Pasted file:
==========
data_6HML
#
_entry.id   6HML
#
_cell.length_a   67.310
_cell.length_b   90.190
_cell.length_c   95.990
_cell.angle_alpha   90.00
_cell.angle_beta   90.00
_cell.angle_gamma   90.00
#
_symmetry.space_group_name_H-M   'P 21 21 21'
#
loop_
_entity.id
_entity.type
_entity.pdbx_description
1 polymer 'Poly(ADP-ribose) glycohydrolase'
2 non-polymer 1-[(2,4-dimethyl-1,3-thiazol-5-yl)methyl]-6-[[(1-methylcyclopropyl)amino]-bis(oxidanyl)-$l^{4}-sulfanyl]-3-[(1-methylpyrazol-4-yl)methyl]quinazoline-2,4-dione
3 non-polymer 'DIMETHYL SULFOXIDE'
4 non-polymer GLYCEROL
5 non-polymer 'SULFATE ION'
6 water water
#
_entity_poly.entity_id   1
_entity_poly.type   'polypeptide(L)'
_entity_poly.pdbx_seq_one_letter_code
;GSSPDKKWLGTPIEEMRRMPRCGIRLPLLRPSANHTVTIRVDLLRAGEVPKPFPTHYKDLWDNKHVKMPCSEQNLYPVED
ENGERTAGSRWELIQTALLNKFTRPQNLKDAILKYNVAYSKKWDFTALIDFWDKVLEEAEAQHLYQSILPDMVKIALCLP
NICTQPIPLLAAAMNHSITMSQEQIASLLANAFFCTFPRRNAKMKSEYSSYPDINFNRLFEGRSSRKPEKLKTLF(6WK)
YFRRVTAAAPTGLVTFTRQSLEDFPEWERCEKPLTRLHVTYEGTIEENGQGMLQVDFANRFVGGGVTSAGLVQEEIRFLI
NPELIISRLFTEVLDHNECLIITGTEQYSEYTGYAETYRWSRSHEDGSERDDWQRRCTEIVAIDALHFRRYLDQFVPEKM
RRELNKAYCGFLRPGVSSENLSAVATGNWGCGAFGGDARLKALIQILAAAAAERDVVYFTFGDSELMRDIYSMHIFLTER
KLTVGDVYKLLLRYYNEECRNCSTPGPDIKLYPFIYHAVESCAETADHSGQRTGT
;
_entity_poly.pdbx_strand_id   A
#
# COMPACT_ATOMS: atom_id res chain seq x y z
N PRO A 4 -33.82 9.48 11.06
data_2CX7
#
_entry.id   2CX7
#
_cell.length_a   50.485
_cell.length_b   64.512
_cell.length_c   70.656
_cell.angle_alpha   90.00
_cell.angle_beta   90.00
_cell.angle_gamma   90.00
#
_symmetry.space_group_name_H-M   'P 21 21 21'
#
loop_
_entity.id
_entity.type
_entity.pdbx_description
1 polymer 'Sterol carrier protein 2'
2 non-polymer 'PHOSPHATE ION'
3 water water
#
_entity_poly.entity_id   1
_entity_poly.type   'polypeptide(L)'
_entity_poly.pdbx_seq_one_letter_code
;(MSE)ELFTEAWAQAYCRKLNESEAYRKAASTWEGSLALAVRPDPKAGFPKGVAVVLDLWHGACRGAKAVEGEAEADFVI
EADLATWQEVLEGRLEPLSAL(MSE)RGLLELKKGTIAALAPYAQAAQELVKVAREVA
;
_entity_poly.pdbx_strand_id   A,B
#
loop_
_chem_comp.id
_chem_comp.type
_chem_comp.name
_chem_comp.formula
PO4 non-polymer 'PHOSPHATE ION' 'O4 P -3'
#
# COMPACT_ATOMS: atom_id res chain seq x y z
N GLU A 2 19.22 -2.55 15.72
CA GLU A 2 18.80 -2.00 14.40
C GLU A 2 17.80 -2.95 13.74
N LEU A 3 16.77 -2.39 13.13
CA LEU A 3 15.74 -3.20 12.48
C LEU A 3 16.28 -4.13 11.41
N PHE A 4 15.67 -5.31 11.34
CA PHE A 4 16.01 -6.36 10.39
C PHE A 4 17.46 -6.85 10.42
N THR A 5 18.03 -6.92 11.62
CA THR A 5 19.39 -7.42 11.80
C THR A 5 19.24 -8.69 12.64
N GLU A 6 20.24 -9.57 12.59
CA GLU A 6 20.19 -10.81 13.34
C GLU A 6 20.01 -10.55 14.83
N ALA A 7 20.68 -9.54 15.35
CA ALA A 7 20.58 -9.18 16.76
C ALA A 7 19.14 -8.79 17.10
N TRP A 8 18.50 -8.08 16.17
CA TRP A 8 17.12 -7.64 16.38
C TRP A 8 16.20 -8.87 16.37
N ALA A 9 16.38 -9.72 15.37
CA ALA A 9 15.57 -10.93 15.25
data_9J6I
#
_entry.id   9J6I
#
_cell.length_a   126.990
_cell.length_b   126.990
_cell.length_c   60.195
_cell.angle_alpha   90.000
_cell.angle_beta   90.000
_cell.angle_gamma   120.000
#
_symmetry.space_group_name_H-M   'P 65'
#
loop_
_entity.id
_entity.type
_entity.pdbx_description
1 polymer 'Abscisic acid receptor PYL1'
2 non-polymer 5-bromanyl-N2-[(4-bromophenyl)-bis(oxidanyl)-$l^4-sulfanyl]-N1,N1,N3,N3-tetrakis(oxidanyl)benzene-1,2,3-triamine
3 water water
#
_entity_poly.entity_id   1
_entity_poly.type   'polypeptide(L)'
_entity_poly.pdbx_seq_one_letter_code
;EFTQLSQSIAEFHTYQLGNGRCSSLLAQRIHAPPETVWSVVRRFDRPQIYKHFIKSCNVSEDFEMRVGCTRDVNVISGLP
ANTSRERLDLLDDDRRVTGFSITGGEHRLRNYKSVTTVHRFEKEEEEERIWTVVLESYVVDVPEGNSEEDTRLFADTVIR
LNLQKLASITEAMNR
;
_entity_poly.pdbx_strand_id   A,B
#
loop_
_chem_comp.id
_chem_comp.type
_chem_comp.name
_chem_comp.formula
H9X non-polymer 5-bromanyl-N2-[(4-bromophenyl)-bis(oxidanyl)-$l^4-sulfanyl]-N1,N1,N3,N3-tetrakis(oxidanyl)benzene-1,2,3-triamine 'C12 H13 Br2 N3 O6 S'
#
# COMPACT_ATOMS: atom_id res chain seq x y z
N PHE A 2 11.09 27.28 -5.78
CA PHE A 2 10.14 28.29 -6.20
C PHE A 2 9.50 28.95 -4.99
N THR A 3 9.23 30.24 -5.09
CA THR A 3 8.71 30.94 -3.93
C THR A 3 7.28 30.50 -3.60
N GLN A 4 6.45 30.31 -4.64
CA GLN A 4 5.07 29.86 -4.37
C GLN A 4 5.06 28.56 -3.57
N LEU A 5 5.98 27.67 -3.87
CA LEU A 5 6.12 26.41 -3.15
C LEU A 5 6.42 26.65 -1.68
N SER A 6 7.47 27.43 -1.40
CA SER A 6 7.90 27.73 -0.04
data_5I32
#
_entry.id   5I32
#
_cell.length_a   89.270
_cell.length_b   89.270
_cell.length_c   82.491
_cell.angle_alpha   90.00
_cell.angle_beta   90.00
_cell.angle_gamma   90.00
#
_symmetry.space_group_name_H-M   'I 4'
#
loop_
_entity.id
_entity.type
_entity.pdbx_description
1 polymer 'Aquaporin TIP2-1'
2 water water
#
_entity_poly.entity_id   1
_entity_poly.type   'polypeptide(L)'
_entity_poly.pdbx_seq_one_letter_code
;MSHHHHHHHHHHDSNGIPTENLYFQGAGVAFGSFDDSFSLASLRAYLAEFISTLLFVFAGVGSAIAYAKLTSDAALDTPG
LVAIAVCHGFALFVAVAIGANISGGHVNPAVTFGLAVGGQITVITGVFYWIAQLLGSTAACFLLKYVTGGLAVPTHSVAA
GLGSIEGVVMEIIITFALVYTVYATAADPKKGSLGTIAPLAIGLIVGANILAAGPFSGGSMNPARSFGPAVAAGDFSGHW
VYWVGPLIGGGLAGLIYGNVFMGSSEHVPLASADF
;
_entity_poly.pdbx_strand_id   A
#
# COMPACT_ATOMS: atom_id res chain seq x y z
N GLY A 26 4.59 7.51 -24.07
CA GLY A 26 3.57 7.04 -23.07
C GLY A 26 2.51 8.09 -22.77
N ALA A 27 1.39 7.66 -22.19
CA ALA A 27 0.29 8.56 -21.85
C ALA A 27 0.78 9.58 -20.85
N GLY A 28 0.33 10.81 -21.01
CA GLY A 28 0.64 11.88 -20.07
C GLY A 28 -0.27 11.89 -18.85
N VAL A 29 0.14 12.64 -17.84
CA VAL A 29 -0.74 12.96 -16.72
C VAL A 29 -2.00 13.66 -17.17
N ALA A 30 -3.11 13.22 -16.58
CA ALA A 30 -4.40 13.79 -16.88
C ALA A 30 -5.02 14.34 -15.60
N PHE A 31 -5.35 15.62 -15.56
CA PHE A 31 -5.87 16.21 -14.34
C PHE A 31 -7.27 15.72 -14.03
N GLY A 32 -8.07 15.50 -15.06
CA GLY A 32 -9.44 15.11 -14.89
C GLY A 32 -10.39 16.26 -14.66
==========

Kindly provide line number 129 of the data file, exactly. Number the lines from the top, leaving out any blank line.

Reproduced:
#